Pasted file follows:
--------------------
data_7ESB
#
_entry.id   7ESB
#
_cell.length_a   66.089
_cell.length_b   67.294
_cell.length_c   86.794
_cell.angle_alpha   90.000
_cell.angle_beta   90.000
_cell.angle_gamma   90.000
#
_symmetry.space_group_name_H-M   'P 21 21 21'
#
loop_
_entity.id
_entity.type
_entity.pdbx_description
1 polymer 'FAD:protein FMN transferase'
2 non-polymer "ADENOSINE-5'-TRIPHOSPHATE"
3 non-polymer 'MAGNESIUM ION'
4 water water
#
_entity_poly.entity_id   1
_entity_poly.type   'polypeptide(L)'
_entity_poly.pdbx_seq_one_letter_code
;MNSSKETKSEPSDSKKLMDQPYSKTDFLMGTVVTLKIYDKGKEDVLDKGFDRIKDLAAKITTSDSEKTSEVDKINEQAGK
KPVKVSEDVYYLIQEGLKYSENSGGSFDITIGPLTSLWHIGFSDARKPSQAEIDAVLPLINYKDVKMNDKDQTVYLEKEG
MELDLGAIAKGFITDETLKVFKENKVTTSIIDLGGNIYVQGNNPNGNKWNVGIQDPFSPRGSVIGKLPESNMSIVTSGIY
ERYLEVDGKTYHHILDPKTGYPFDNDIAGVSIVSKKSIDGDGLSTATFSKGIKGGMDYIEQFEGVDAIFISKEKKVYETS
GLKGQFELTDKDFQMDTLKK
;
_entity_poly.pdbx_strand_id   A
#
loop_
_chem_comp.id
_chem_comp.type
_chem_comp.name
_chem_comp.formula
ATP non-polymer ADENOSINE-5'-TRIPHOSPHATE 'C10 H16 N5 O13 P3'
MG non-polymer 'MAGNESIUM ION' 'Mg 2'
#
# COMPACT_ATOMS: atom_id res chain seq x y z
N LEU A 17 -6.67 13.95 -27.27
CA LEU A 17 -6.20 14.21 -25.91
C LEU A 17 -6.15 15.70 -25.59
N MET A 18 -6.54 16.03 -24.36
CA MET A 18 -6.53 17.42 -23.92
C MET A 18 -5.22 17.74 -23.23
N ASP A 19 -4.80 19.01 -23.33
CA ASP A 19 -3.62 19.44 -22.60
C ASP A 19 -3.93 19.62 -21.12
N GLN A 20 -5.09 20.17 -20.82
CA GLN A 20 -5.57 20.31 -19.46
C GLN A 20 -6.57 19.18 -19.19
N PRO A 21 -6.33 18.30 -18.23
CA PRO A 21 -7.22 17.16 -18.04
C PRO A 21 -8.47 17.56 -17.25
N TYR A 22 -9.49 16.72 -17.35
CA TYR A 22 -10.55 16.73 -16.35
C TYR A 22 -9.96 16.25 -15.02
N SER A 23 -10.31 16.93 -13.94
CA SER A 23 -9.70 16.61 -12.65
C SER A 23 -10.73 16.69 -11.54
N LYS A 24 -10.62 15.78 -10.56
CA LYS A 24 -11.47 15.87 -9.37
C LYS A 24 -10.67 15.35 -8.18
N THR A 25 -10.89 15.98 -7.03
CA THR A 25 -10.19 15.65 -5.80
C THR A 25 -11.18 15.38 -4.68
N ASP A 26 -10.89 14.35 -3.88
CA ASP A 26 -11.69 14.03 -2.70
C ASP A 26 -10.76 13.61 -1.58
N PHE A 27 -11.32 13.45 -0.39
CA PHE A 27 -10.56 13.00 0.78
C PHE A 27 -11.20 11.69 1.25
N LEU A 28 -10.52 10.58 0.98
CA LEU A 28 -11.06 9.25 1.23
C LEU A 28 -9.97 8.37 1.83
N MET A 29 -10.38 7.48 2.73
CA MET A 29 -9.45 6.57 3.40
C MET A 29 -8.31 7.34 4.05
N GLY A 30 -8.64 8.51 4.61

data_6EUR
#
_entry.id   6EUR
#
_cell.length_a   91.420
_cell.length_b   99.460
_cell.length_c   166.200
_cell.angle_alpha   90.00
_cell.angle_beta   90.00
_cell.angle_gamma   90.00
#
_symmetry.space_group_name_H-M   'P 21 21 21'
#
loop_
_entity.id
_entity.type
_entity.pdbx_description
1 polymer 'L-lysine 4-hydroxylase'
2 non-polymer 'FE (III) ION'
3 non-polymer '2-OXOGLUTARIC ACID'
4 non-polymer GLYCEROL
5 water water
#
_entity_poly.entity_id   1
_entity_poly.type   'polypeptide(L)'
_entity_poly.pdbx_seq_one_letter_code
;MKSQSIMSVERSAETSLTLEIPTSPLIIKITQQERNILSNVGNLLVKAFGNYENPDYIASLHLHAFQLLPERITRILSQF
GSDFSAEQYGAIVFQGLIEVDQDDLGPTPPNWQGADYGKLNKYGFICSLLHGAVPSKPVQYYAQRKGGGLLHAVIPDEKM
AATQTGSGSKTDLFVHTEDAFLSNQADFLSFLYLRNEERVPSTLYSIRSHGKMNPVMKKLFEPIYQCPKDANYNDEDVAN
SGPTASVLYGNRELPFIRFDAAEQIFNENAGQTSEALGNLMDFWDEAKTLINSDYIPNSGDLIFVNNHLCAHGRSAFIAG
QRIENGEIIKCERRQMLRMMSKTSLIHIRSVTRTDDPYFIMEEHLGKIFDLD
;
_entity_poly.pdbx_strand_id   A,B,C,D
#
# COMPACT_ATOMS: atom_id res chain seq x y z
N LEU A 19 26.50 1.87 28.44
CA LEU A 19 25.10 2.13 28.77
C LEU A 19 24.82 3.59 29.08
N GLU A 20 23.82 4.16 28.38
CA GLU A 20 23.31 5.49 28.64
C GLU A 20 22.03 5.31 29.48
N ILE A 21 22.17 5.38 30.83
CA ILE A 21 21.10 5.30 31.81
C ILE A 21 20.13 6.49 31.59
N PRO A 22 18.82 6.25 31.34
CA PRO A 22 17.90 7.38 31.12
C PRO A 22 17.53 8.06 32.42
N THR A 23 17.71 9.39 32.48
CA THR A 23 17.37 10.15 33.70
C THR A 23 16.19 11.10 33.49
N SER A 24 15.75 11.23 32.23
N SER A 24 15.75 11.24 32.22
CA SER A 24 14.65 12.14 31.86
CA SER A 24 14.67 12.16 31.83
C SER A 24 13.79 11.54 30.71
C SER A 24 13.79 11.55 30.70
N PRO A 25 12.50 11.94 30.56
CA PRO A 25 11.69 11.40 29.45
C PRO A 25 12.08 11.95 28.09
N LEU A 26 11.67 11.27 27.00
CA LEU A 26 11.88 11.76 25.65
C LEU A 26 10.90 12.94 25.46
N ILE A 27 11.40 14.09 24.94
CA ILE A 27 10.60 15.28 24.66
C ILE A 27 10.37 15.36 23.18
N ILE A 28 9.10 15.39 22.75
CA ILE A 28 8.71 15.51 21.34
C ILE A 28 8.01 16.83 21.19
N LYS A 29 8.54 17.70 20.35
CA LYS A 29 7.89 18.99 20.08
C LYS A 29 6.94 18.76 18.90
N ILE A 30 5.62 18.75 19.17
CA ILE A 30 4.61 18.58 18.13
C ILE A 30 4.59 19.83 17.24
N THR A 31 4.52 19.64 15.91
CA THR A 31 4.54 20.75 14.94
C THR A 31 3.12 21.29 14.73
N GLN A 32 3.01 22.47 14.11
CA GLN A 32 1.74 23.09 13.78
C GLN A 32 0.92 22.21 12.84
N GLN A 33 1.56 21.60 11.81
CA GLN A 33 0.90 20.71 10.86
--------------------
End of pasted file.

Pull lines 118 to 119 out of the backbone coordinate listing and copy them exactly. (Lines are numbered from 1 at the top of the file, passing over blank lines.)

N LEU A 19 26.50 1.87 28.44
CA LEU A 19 25.10 2.13 28.77